The US Smart Energy Consumer Collaborative has highlighted successful utility programmes for residential and small business customers.
The new report from the Collaborative, a US industry non-profit that has played a key role in identifying the wants and needs of consumers, builds on its latest ‘state of the consumer’ study released in March to highlight some real world examples of utility programmes that are advancing the modern energy consumer.
Since the introduction of smart metering for residential consumers, over the past decade or so many initiatives have been introduced evolving from basic in-home energy consumption displays to smartphone app-based connected appliances and homes.
Some inevitably have been more successful than others and different types of consumers have different needs from others, depending on factors from income to interest. With the pressure to move towards net zero, such programmes are only set to increase in importance as the need will grow to double down on energy management and use to meet those targets.
Indeed, in its new pathway to net zero by 2050 the IEA has indicated behavioural change as one of the key pillars of energy sector decarbonisation, suggesting changes to building heating and cooling and transport use among others.
The new report follows the themes identified in the state of the consumer report, of which one was that consumers are making the connection between smart energy and slowing climate change.
Consumer education is an important enabler and an example is Ameren Illinois’ student energy education kit for fifth and sixth graders, which has reached an estimated almost 19,500 consumers, more than double the reach of the annual energy efficiency programme participants. Students are tasked with hands-on activities to track water and energy consumption and encouraged to become ‘energy ambassadors’ in their homes and communities.
Another is Con Edison’s smart meter rollout, which has enabled the delivery of real time insights and energy savings with a value of nearly $300 per participant. Austin Energy’s electric vehicle guide has led to the sale of nearly 6,000 EVs in its service territory since the launch.
Another finding of the consumer report was that consumers across all segments are interested in smart energy enabled products. An example of a utility programme is Duke Energy’s smart home pilot which demonstrated various smart devices in 33 homes.
National Grid introduced a ‘Welcome Home’ campaign offering new low income home owners a Nest thermostat and Sacramento Municipal Utility District initiated a virtual energy assessment platform for energy saving opportunities and recommendations.
Theme three out of the state of the consumer study was that lower income consumers are keenly interested in smart energy and the environment.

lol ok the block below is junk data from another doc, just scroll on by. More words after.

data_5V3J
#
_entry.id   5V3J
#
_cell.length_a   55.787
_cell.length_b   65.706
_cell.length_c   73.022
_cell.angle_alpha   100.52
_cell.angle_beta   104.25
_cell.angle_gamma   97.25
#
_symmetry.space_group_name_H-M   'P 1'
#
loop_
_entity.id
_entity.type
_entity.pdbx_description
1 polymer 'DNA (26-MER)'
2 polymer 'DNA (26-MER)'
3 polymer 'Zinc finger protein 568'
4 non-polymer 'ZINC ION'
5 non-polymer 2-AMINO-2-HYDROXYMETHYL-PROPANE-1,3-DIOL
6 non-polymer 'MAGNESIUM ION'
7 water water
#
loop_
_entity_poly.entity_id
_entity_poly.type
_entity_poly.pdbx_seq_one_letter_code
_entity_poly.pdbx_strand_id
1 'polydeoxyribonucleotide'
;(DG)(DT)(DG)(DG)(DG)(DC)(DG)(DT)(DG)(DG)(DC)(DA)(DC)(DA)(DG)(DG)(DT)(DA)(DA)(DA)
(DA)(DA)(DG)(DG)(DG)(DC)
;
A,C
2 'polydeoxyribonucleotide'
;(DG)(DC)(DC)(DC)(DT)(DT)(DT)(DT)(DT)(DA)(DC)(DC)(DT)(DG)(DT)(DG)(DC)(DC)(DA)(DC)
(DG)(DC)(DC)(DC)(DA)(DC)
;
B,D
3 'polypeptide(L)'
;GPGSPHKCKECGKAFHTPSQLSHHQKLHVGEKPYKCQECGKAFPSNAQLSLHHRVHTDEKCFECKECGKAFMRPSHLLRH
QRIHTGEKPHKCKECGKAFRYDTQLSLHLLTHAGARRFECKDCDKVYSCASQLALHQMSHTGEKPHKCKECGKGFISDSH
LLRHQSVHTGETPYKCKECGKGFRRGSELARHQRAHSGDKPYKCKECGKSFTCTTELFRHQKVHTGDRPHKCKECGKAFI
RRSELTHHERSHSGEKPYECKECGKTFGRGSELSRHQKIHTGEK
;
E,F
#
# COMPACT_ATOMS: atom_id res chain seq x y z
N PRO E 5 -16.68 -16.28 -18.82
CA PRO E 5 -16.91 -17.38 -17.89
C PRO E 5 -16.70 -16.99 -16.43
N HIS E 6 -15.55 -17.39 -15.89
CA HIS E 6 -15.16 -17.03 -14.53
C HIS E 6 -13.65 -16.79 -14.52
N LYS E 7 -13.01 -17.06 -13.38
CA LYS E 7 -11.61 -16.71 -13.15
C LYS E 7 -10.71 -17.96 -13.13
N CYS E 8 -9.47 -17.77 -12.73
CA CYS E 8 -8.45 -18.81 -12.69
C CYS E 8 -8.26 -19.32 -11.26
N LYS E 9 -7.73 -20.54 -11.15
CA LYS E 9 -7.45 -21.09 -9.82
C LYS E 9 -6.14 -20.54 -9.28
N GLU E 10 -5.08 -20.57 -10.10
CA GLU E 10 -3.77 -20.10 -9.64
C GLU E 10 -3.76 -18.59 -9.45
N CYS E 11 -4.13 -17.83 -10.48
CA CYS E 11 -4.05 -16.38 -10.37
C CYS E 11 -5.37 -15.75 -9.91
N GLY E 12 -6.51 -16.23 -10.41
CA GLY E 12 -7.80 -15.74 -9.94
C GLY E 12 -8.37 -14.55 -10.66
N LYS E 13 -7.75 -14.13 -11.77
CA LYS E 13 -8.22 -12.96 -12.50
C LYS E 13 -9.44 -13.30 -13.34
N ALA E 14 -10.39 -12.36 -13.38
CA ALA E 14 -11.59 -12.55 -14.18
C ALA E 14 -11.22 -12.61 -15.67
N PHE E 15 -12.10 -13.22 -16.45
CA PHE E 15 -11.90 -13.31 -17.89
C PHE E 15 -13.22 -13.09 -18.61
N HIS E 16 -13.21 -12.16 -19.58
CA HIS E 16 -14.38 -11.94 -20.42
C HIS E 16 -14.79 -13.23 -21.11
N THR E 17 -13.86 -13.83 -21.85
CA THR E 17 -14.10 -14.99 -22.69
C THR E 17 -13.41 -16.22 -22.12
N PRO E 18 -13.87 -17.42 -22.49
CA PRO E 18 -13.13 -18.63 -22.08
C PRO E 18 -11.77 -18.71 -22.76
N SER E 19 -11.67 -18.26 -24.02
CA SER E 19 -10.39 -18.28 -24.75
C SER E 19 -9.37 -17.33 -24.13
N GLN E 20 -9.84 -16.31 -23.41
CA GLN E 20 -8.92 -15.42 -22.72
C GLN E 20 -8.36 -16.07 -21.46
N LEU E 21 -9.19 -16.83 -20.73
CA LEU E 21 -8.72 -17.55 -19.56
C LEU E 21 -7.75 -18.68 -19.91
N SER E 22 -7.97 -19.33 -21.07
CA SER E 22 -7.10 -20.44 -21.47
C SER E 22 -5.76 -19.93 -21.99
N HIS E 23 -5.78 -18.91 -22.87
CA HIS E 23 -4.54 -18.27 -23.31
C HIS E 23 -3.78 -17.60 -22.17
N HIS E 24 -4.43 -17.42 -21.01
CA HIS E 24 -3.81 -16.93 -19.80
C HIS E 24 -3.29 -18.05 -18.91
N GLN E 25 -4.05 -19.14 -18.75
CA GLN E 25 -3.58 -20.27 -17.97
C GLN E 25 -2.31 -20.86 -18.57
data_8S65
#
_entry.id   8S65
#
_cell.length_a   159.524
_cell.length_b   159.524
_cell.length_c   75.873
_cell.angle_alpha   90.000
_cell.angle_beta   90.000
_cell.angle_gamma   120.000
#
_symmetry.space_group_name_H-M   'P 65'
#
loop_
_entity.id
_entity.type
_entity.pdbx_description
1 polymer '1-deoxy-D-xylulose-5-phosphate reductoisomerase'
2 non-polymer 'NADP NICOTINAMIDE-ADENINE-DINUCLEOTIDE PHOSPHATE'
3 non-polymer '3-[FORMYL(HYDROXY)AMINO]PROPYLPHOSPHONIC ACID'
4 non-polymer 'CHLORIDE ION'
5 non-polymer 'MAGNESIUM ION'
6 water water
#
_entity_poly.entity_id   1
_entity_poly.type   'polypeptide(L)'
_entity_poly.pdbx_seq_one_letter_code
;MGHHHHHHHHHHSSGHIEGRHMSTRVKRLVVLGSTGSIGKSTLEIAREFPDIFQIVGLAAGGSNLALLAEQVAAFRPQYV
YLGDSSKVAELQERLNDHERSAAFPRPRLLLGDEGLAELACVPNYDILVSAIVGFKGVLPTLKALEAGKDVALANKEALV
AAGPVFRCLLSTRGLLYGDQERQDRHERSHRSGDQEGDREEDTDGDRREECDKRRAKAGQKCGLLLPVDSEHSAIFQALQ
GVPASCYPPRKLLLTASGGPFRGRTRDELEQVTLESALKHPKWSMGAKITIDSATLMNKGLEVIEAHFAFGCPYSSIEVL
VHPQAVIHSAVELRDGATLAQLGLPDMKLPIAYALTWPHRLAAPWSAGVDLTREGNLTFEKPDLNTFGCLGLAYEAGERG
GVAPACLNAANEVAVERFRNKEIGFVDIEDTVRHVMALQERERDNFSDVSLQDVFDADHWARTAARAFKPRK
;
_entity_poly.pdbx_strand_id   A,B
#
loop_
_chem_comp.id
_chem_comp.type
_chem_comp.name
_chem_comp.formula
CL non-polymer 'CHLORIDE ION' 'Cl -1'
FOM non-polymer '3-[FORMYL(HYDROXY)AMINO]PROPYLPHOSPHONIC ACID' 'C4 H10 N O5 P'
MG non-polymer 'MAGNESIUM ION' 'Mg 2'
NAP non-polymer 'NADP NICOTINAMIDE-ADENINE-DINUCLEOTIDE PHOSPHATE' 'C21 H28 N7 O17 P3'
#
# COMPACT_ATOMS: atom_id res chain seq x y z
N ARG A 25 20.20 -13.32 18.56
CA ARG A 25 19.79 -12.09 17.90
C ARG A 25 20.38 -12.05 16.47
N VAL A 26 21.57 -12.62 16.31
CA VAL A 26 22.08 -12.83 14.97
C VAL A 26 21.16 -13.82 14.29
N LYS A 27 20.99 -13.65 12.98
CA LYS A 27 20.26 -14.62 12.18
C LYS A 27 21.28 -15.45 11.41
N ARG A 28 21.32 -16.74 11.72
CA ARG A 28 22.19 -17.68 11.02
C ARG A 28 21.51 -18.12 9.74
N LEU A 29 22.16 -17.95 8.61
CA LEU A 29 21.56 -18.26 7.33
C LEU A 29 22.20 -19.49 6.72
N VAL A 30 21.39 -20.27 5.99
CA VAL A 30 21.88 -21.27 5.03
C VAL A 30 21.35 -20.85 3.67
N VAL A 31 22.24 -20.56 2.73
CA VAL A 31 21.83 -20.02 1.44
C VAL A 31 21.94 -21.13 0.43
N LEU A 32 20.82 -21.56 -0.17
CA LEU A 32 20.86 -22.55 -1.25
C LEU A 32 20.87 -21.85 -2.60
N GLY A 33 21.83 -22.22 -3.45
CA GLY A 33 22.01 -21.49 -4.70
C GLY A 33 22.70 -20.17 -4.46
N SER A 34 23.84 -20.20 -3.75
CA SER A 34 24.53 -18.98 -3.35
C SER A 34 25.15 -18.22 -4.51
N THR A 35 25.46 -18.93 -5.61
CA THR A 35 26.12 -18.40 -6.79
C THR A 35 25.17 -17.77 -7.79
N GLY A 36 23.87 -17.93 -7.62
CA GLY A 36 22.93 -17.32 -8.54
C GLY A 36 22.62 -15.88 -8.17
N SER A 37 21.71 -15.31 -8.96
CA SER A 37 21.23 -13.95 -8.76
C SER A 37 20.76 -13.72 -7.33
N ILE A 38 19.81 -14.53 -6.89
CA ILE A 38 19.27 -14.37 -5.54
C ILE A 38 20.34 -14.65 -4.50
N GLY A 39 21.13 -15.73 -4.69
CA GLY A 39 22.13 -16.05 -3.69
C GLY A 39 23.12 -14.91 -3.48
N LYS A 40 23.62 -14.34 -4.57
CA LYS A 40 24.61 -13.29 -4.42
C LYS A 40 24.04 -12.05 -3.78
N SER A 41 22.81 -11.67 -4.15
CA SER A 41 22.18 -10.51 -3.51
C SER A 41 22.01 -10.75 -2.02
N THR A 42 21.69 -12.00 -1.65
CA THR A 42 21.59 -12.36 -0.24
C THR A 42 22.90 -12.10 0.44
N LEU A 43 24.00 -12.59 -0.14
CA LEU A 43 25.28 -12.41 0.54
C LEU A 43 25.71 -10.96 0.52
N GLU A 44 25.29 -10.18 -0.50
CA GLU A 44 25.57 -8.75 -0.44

This is exemplified in Puget Sound Energy’s ‘Manufactured home initiative’, which targeted homes for energy efficiency upgrades and resulted in a 54% increase in participation and almost 200% increase in kWh savings.
Tennessee Valley Authority similarly ran a targeted home energy upgrade programme, while Mississippi Power has offered free home energy audits and energy efficiency items reaching 5,000 homes in the past six years.
Consumers also were found to need more education in how to assess a programme or technology.
Time-of-use rate offerings has proved a successful strategy for Southern California Edison attracting almost half a million consumers. Austin Energy introduced a residential solar education programme, which has resulted in a halving of the solar installation lifecycle.
DTE Energy’s home energy management solution has led to a roughly 50% increase in visits to the energy advisory tool.
In the aftermath of the first year of Covid a theme that emerged was of consumers looking to their energy providers for support as they deal with the impact.
North Carolina Electric Cooperatives was poised to launch its new ‘Connect to save’ demand response programme and going ahead with it was able to provide community support through millions of dollars of donations to local charities and other causes.
Alliant Energy’s digital consumer experience platform enabling consumers to customise their bill payment terms attracted more than 4,000 payment arrangements in the first two weeks, while Consumers Energy’s virtual coaching initiative has received over 12,000 consumer calls and performed 400 virtual assessments.
Consumer engagement also is essential to realising the promise of beneficial electrification and technologies such as smart metering.
AEP Ohio’s small business customer engagement solution has seen almost 4,000 detailed usage report downloads. Tennessee Valley Authority’s business programme includes an augmented reality feature enabling inspections and virtual energy audits of facilities.
Southern Company with its ‘Smart Neighbourhood’ initiative is demonstrating how homeowners may interact with energy in the future.
The Collaborative says in the report that the smart energy industry and consumers are on a journey together and consumers are ready to take the next step no matter their income level or segment.
“With the right tools and education, they can start to fully take advantage of smart energy technology or programmes that meet their interests. It is the job of power industry stakeholders to help consumers understand how a smart energy ecosystem benefits them, whether the benefits are financial, reduced environmental impact or increased reliability.”
For more on the example utility programmes, access the report here.